As Beautiful as Fish in a Dream
by Shannon Joyce Prince
Part 1 appears|
in this issue.
|part 2 of 4|
Fern and Argus have been married for forty-five years. Their love is so deep and ingrained it has no need to be loud, and a witness waiting to hear it professed would go home unimpressed. Looking at Fern now you miss that tender introspective child. She is finished now, whole, bound up with that thing a unicorn speared long ago, that thing that lay behind her heart, yet, upon touch, came eagerly forward to grow thick, tough, green vines that wrapped up both her precious freakishness and the gaze of her town and then became her soul.
Why did that shy child have to go away? Because Fern in her aurora was somebody who could love herself, or at least meant to learn how, so that she could love the others; but then, who? because nobody there wanted her embrace, yes, eventually there was Argus, but before nobody wanted to share talk with a girl or boy with no evergreen, dahlia, hemlock, or vermillion oak in them.
When Fern looked up from the end of her change, transformation no longer a distraction, her womanhood upon her, she realized that her people were only a people because they had folk like her to be their pariahs, there was no love-bond for her to join in weaving, and this scalded her before it made her strong as a baobab, but while she was turning from a wounded peregrine to a giant, unassailable tree, her vulnerability leaked out and dissipated into the ground. She did not even see it go. She is never going to look at anybody soft anymore; kind, but not soft.
It is a privilege to watch someone early, before they realize they are in front of the bow and beaten arrowhead, before they are wise to the sorcerer’s plan. It is a gift. It means they have not been struck, that you have not allowed the blow to fall.
Argus and Fern never had that dramatic beginning love whose marvels are measured by its terror; love that is not so much unveiling but amputation limb by limb to reveal the soul without the solace of whiskey or other opiates. And if it wasn’t wild, pleasantly disorienting, raw love, it wasn’t owl love either where you raise your wings and dance and show your glory to earn the right to converge.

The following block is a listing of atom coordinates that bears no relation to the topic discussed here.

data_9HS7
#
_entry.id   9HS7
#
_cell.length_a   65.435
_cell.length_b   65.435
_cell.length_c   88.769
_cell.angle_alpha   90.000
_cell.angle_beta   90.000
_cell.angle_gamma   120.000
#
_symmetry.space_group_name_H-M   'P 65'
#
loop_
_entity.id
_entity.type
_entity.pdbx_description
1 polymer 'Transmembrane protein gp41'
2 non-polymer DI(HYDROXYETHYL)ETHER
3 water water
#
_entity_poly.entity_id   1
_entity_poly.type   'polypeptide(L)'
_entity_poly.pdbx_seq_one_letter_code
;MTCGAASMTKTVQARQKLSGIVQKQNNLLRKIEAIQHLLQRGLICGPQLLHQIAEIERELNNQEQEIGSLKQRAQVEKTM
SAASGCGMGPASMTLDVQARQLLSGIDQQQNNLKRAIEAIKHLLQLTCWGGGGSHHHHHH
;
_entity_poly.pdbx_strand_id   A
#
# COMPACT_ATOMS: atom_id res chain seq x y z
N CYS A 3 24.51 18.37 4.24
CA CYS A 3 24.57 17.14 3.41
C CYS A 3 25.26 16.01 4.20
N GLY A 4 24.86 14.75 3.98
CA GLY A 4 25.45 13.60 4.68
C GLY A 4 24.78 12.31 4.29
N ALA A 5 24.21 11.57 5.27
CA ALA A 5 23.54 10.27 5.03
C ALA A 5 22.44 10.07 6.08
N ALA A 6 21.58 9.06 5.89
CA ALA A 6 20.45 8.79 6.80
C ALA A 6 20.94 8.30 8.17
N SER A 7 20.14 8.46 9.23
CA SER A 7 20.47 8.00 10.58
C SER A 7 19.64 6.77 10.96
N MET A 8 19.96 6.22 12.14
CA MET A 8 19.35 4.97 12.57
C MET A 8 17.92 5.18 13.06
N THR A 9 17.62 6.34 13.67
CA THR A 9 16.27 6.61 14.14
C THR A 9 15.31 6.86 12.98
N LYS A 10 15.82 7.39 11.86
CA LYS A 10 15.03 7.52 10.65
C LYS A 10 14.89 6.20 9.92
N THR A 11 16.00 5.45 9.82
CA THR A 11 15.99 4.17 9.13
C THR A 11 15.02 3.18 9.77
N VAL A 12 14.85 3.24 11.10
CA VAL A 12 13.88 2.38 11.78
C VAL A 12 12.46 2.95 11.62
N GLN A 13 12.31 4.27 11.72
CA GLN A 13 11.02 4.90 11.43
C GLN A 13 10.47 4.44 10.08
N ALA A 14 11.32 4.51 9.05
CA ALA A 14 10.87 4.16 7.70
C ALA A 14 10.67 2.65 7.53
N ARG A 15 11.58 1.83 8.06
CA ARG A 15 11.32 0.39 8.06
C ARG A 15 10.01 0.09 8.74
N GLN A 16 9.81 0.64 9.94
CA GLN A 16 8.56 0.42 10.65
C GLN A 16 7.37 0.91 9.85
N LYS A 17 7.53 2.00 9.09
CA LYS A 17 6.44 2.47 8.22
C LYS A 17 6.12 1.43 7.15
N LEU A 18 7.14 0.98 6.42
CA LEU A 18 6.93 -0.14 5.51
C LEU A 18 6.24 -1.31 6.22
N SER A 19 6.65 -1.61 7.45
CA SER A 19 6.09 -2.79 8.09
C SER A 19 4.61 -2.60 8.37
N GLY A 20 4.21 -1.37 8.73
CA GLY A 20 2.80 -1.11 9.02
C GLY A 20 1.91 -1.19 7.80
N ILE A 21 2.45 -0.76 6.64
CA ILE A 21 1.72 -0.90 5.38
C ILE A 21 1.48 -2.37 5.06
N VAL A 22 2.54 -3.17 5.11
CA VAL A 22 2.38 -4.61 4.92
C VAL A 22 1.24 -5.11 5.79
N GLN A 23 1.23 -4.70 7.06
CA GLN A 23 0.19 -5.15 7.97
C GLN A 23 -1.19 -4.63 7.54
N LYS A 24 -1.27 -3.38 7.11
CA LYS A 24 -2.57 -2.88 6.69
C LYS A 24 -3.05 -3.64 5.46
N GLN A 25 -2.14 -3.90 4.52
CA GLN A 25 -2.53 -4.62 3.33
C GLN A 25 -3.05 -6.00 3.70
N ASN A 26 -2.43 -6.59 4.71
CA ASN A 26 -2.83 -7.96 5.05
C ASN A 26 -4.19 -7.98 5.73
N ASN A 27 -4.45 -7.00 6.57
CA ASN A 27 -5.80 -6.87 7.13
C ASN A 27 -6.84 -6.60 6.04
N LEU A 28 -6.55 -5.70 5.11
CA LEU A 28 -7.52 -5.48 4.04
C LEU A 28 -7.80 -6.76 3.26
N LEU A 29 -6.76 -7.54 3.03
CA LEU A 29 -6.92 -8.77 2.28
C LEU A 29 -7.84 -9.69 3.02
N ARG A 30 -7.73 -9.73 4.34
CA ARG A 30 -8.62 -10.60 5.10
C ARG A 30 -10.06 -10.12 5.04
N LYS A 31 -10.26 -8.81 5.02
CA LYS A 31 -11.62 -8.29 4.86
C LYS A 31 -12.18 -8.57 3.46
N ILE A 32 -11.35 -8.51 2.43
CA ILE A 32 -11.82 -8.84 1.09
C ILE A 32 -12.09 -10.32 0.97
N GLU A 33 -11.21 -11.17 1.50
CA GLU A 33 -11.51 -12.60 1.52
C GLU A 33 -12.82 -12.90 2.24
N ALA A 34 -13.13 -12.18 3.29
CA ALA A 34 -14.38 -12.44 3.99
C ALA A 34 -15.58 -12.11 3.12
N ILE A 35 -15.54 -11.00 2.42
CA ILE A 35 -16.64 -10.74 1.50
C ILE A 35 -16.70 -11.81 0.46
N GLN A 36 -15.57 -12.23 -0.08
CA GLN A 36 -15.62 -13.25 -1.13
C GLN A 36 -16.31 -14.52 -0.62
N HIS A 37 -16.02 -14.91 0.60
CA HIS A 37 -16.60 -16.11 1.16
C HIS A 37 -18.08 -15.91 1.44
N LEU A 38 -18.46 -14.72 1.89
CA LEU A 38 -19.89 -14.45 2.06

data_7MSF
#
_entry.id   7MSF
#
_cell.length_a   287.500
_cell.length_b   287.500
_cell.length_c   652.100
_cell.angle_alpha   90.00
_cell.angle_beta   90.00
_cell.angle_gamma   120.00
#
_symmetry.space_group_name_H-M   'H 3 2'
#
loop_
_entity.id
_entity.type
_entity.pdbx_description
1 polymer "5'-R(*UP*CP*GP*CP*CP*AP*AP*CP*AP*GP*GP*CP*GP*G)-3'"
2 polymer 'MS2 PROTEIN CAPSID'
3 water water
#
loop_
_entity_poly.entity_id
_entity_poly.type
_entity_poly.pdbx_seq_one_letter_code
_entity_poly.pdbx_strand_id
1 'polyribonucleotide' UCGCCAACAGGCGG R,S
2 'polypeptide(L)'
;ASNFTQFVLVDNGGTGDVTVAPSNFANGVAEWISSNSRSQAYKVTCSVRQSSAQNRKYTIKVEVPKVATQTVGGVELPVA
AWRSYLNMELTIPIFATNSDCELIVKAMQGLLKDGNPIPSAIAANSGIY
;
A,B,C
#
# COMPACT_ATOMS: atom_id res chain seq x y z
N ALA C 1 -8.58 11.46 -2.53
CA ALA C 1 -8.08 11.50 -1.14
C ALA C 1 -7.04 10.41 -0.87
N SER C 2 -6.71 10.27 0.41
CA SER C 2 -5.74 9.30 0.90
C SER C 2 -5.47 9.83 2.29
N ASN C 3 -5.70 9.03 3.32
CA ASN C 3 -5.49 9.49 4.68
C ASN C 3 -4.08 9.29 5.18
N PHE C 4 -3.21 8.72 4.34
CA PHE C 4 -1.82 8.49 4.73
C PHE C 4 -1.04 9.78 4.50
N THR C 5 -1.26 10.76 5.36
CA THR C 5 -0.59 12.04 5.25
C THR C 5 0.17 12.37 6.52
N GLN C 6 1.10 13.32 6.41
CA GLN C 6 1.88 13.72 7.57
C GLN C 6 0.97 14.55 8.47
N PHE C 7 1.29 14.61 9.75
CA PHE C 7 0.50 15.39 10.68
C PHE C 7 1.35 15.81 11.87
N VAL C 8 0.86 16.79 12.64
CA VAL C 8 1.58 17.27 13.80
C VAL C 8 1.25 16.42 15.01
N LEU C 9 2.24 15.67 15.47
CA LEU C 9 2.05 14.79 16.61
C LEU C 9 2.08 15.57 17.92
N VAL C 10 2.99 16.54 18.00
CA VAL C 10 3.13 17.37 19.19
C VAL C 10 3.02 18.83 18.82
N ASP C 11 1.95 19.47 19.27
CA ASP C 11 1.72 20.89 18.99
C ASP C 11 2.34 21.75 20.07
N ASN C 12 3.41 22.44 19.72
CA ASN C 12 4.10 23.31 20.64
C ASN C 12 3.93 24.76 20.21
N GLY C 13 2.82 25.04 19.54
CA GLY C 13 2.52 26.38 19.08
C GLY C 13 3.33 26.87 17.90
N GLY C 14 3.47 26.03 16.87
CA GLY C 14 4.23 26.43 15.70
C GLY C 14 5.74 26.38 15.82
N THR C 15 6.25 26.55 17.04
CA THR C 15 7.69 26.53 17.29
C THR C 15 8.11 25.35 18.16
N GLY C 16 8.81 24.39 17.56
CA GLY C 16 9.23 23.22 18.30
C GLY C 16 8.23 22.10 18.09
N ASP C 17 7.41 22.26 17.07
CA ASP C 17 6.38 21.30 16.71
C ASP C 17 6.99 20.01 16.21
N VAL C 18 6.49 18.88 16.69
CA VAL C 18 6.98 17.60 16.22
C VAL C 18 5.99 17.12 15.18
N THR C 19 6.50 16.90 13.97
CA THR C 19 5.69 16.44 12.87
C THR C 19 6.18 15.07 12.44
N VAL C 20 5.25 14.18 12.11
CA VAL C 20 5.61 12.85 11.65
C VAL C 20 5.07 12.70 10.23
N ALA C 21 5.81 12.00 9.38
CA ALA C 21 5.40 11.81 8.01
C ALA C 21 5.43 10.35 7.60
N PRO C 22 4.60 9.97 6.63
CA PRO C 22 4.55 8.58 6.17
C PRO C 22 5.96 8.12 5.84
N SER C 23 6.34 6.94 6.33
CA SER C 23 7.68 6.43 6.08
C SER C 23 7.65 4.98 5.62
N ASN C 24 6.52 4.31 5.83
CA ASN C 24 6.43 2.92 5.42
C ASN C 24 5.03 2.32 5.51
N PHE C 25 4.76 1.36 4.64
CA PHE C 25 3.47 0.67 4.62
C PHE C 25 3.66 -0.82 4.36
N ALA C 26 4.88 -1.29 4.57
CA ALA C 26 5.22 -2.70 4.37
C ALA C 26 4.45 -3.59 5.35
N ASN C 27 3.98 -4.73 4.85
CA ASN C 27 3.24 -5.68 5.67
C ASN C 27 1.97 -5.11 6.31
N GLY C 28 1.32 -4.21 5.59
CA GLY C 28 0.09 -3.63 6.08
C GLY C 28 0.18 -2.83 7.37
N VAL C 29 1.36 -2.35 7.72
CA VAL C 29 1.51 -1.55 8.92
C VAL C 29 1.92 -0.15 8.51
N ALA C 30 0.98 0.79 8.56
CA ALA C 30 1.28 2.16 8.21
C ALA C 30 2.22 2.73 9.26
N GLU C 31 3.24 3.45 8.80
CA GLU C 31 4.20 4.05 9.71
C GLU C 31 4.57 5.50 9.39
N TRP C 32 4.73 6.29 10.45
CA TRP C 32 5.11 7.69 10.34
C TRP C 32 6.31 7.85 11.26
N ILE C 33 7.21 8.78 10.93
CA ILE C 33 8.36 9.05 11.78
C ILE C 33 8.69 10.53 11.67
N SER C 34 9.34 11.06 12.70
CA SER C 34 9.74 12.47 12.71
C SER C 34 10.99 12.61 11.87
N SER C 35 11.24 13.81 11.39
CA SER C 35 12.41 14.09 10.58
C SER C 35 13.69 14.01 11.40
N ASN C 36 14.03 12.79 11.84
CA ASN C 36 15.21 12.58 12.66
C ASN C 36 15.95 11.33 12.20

Argus and Fern were immediately naked to one another, they took up their love in the middle like gods and goddesses do in each new incarnation (“Is that your form now?” “Which realm is this?” “Now remind me, where were we in that last life?”) — even to call what they did recognition would be pretense, it was simply knowing.
And when they consummated their marriage, it wasn’t like sprinkling magic powder over fire and watching the colors change. That, too, was quiet, because if love is a journey, they were love’s result, love’s destination, love’s child. If love necessitates distance, difference in gender and soul shapes for sex, for dialogue, they were past love, they could not meet or have intercourse because they were already merged, could not speak because no one would separate into mouth so that the other could become ear.
Morning comes and one steps out of their home staring down the world. That is the only division in their lives. There is no he and I, just us and all else, all else that hurt us before we grew so big and tough, and tough, turned to each other where it would be safe to be tender if there was any of that left in us, but now that it’s gone, we have to live in that unarticulated love, dark as the soil between tree roots, subterranean love deep in the psyche, love in the place no one has ever been before except for the one who reached in and touched it with the white light of the moon.
Argus fishes each morning, not for food, but for beauty. He waits on the green, brown lake, surrounded by haggard silver trees and under a moss colored sky. He waits for the pure, calm, hauntingly lovely lake to be interrupted by a jump of epic color as a large, fat fish leaps into his hand.
He feeds the fish a magic pearl that encloses it within a sphere of bright tropical water, and takes it into the village. He does not kill fish, only borrows them to use as props in the stories he tells of the time when people were new to the earth, and they had to learn its ways from turtles and sea spirits, the creatures of the water. A time when love was innovative, the eyes of the men and women filled with the wonders of their human experience, as transfixed by their new home as children, and the fish then — the fish were as beautiful as fish in a dream.
Argus emplaces himself in the marketplace, and the children surround him. This odd man belongs to them, he and all the voices of his figments that rush in the thousands from ancient jungles, scramble up from the ocean, rise again from corpses, distill themselves from rumor, codify themselves into hypnosis and then, inexplicably, come from the mouth of this unusual man. The fish illuminated it its azure globe is held up by one hand, and as Argus tucks the other into the ragged pocket of his jacket, he begins his story.
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To be continued...
Copyright © 2008 by Shannon Joyce Prince